‘Fire’ from 2018 Young Writers Second Prize winner Demetria Ekiridzo

demetria ekiridzo fire

Posted on: 29 May, 2019

Category: QWF Prize for Young Writers

Demetria Ekiridzo was 19 when she won second prize for her short story Fire, first published in John Abbott College’s Locus magazine, fall 2017 edition.

Fire

In kindergarten, you were enamored by the chubbiness of Will’s cheeks. You became devastated, however, when you were taught to share him with the other children: the others sucked their dirty thumbs, flicked at Will’s curls while Will dug his fingers in the hem of his shirt.

You fled into the corridor, by the cubbies, and stole Will’s gloves.

Later, at recess, Will huddled in a corner of the fence. You watch as Will’s tears swell at the dryness of the cold. Will catches you looking, and asks for your hand. He then burrows his head in your chest, sniffling and shivering against your tailored coat. Your cheeks dimpled.

*

You’re in preschool, and you don’t know a lot of these children in your obnoxiously, rainbow colored class. You hold right onto Will’s hand to make sure he won’t leave you, but his curls have made them curious, again.

You purse your lips as the circle around you seems to grow bigger. Will looks at you, and you smile, helplessly.

As the teacher leaves you to choose your seats, you go to the place that is near the window. Your circle thins out as you open it. Autumn is not kind. Will stays with you, shivering. He doesn’t protest, and you’re happy as he squeezes your hand tighter, searching for warmth.

You’re both sick the next day, but you’re happy.

*

Your heart beats quicker today. As Will sits quietly at his desk, you stroll to Will’s locker and drop his pre-packaged superhero lunch into the trash. Later on, Will sucks in the bottom of his lip as he sits next to you in the cafeteria; You almost feel guilty. Will’s voice is soft when he tugs your shirt, asking for some grapes. You bite your lip to keep from offering Will your whole lunch. As Will chews, he tilts his head at the size of your meal. He stammers, however, as you pop a grape into his mouth, your fingers brushing against his lips.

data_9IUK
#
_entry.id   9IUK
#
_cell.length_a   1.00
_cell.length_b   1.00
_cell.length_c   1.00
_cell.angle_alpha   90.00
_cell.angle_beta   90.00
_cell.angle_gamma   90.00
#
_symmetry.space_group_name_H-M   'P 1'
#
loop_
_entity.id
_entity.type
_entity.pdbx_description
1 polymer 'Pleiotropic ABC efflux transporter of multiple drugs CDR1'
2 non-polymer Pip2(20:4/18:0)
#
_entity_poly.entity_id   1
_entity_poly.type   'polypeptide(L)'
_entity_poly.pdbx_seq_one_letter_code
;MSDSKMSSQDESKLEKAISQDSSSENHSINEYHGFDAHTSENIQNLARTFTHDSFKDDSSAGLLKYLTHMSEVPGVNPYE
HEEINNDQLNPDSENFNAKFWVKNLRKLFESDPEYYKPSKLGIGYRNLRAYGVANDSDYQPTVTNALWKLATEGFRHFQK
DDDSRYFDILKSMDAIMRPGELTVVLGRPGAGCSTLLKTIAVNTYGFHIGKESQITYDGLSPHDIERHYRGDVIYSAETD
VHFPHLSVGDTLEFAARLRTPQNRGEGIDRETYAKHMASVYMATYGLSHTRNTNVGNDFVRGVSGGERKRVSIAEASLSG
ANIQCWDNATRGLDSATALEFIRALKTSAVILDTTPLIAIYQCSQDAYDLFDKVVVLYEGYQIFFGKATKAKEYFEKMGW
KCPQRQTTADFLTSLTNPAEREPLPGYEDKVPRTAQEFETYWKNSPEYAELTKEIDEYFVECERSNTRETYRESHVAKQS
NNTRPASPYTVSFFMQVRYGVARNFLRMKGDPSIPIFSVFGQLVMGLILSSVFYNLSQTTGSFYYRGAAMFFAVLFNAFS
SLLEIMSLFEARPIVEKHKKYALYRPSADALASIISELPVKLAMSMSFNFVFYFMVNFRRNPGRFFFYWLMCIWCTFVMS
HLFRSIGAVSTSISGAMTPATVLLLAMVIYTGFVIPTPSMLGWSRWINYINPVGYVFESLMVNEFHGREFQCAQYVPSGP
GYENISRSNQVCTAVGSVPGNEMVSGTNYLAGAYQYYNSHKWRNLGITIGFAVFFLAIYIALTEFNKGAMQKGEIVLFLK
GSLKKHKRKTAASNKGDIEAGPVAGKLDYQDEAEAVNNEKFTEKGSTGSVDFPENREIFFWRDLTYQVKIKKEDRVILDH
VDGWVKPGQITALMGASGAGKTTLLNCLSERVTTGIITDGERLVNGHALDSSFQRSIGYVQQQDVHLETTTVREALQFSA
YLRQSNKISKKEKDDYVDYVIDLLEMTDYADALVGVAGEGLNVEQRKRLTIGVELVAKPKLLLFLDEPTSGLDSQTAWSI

*

A student greets Will on his way to class. You twitch his nose, receiving a glance from Will. You offer him a thin smile.

A week later, on Valentine’s day, you finish your exam early. Then, you go to Will’s mustard locker, which faces a window yielding the football court. You block the vents and take the few paper hearts. You exhale, your breath whitening against the glass as you stare at the sodden ground. You turn back and take Will’s blue umbrella, too.

*

Will’s spine is hunched as he closes his locker, his fist clenched as he stares at the pit-patter of the rain. You smile, and press your palm on the back of Will’s elbow, nudging him until you both arrive on the school’s porch, the cement reeking of warm copper. You open your umbrella and step closer to Will, smirking when the tips of Will’s ears turn red. As you pinch a chocolate truffle in the palm of Will’s hand, you’re pleased to see Will’s blush deepen.

*

It’s Will’s birthday, and you have never been so angry at his parents before. They’ve made him invite children other than you. They’re trespassing: over the green lawn where you play with him, the singular blanket you both sleep under to feel his warmth, the pastel table where you ate strawberry pancakes together. They’re singing Will a happy birthday, fools around a fire that does not belong to them.

Later, while Will and his guests are asleep, you sneak into the living room to throw all his birthday presents in the fireplace. You’re glad that Will kept your present in his room.

You’re a bit too warm when you go back to Will’s rickety wooden bed, but that’s fine.

The next day, reunited over empty wrappings, everyone is shocked. No one can find a culprit. Will’s parents insist on buying him new presents, but Will manages to refuse them, keeping calm with a smile. He keeps glancing at you and rubbing the shoulder that covered your chest last night.

Will looks differently at you now, and you mistake it for fear. You shouldn’t have worried.

*

c. Demetria Ekiridzo, 2017.